King concluded the February 1968 sermon by imagining his own funeral. Urging the congregation not to dwell on his life’s achievements, including his receipt of the Nobel Peace Prize, King asked to be remembered as one who “tried to give his life serving others.” He implored his congregation to remember his attempts to feed the hungry, clothe the naked, and comfort prisoners. “Yes, if you want to say that I was a drum major, say that I was a drum major for justice,” King intoned. “Say that I was a drum major for peace. I was a drum major for righteousness. And all of the other shallow things will not matter.”
To read the sermon in full, here.
February 1960: The Greensboro sit-in movement begins
January 2013- A National Day of Service: Honoring King’s Legacy with his own method
As we prepare to celebrate the King Holiday with a long-weekend, President Obama and the First Lady, the Vice President and Dr. Biden will take part in an event that's become a tradition -- a National Day of Service to honor Dr. King's legacy on 19 Saturday. Following the decadence of the holiday season, such service is an excellent way to commemorate Dr. King’s birthday. In fact, in 1957 King outlined the negative effects of being self-centered and prescribed service as one method of absolution. In the final sermon in the four part series concerning the “Problems of Personality Integration,” he warned, “An individual has not begun to live until he can rise above the narrow horizons of his particular individualistic concerns to the broader concerns of all humanity. And this is one of the big problems of life, that so many people never quite get to the point of rising above self. And so they end up the tragic victims of self-centeredness. They end up the victims of distorted and disrupted personality.” He suggested that “one of the best ways to face this problem of self-centeredness is to discover some cause and some purpose, some loyalty outside of yourself and give yourself to that something.” To read the full text of the sermon, “Conquering Self-Centeredness,” click here. To find out more about the National Day of Service, visit www.serve.gov.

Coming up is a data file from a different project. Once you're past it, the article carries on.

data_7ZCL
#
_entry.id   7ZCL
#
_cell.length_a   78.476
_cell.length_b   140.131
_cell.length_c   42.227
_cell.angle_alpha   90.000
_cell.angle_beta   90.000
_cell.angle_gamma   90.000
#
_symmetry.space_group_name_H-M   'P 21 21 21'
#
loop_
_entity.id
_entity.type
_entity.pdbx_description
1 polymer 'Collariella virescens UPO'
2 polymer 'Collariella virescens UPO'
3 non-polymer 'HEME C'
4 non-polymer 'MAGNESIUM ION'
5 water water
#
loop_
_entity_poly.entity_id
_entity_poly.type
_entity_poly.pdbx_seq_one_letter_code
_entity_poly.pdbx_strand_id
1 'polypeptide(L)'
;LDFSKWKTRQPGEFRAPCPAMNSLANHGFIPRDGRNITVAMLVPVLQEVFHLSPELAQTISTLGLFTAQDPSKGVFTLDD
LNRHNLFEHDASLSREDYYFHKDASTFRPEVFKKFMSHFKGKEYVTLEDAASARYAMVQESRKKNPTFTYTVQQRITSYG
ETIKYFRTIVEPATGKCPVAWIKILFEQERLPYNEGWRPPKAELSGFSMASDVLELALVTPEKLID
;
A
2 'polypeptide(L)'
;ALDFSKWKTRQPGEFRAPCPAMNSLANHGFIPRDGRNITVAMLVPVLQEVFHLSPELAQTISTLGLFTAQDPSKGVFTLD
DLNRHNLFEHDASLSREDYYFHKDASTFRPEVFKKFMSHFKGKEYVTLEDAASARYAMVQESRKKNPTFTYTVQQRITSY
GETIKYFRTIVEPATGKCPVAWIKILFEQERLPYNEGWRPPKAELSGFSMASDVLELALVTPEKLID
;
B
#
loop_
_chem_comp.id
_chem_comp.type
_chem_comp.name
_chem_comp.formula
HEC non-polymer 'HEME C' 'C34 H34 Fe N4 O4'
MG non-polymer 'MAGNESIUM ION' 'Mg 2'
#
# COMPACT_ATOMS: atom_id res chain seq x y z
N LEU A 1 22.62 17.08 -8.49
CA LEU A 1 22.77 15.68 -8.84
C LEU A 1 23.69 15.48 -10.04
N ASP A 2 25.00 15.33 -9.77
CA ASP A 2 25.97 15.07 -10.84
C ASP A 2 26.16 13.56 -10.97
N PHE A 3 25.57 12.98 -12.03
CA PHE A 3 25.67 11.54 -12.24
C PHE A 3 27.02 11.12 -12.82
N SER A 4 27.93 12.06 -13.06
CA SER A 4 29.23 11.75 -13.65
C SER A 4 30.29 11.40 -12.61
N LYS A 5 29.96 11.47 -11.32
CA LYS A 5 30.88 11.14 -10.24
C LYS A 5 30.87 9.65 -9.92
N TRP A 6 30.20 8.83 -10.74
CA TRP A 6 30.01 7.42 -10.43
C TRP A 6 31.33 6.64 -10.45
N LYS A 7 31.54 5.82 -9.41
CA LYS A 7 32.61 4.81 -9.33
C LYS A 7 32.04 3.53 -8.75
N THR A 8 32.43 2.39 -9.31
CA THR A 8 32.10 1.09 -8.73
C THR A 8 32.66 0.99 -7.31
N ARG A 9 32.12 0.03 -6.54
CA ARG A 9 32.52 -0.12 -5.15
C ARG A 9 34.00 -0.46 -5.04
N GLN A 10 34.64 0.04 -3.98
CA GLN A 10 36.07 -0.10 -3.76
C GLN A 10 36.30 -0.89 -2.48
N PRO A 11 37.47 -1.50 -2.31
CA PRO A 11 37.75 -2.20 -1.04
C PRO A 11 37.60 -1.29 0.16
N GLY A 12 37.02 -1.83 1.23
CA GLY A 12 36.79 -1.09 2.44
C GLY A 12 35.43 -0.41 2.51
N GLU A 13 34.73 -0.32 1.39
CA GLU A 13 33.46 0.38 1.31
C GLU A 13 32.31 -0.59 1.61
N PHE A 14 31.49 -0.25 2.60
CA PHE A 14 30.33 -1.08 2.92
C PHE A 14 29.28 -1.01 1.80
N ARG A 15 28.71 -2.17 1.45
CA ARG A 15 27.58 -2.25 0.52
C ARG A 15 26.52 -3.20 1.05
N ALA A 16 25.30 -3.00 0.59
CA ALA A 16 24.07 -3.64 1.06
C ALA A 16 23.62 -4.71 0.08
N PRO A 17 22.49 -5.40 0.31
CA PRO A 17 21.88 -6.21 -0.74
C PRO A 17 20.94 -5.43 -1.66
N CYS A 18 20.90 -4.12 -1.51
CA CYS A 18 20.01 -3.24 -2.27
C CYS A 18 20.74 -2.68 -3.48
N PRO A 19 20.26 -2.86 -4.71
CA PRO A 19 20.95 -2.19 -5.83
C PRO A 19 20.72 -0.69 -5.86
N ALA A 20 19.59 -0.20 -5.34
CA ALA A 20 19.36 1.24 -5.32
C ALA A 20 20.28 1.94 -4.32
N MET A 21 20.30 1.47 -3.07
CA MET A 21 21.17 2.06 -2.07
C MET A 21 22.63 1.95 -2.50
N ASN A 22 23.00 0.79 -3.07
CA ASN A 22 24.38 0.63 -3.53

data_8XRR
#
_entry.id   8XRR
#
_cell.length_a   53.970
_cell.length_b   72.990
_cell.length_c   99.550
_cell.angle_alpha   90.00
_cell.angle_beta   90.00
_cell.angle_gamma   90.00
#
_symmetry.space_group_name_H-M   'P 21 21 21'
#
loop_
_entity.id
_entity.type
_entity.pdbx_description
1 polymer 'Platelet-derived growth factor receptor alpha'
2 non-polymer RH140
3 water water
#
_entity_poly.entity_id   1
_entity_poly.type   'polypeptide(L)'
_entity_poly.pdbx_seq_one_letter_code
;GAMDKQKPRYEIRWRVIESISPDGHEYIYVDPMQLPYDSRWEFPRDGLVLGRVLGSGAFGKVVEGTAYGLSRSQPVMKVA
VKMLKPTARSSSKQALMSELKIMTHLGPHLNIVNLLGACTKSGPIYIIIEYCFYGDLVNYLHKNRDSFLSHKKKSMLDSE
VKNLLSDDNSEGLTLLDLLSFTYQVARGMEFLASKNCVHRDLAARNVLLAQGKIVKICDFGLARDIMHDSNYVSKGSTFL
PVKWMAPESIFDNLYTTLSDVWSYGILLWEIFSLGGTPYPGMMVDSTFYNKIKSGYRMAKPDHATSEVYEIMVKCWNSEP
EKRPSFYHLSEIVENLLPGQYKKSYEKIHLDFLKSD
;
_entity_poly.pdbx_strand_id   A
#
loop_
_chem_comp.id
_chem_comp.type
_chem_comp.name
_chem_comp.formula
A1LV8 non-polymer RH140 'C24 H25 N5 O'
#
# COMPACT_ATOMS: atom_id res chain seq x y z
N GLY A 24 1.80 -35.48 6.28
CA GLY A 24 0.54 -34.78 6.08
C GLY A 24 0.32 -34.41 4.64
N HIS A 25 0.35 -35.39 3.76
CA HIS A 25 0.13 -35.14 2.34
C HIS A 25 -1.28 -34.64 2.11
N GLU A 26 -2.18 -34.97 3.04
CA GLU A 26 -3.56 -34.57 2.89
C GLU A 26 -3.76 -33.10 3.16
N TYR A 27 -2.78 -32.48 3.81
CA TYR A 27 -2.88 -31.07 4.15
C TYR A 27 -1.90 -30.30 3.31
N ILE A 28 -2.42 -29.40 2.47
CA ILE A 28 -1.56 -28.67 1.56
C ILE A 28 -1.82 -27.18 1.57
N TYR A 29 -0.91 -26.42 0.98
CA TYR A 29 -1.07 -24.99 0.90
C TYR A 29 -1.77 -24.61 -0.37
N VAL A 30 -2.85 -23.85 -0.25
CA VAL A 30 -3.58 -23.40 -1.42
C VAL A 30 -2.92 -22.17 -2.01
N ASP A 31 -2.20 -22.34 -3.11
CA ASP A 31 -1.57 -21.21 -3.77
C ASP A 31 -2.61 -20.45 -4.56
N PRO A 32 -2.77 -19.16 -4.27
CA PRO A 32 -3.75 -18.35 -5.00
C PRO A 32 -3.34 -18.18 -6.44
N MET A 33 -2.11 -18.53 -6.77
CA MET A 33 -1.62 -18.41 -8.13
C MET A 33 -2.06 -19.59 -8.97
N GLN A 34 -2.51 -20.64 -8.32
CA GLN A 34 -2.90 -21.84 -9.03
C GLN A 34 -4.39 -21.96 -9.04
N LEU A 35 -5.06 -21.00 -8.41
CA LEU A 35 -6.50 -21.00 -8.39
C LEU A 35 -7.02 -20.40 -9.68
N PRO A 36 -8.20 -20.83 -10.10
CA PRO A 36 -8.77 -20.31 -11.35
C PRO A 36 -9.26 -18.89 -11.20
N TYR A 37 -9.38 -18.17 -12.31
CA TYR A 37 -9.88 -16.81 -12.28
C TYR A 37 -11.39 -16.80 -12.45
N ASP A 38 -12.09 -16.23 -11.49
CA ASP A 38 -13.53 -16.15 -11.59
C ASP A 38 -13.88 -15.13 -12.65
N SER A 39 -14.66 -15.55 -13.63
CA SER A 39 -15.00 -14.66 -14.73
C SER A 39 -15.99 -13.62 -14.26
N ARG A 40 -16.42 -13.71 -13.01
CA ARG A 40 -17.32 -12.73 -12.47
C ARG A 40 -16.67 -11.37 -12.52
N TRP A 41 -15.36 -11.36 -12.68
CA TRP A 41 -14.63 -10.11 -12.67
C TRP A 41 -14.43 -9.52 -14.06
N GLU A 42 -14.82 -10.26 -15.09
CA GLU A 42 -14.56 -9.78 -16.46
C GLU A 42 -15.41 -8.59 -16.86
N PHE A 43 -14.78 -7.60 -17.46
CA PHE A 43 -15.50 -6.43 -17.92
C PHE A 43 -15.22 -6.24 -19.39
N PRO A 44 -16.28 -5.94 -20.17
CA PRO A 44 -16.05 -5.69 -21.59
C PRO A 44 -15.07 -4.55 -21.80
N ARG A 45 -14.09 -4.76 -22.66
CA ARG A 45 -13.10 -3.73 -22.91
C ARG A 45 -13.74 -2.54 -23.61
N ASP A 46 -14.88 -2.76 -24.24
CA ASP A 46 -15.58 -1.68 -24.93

2013 King Institute Open House
Stop by the King Institute and visit with our staff and view our exhibit of King-related photos and documents.
Friday, January 18, 2013 - 4 to 6 pm
Free and open to the public
Cypress Hall D - 466 Via Ortega (Map)
Jesse Hill, Jr., adviser to Martin Luther King, Jr. and Jimmy Carter, died Monday
Born and raised in St. Louis, Missouri, Jesse Hill, Jr. moved to Atlanta in 1949 after completing his Master of Business Administration from the University of Michigan. After taking a position as an assistant actuary with Atlanta Life Insurance Co., Hill quickly climbed the ranks eventually becoming the company's president and chief executive in 1973.
Hill acted as financial and personal adviser to numerous civil rights leaders, including Martin Luther King, Jr., and in 1960 he co-founded the Atlanta Inquirer after determining that the Atlanta Daily World was not supportive of King. He played an integral role in the desegregation of both the Atlanta Public School system and the University System of Georgia. In 1973 Jimmy Carter selected Hill to serve as the first African American chair of the Georgia Board of Regents.
Throughout his life Hill encouraged African American students to get involved in business and helped them secure venture capital for new enterprises. In 1989, Hill described his dedication to promoting entrepreneurship by saying "I think my determination to make a quest for human dignity has to be tied to the quest for economic dignity, and vice versa."
Click here for the full obituary.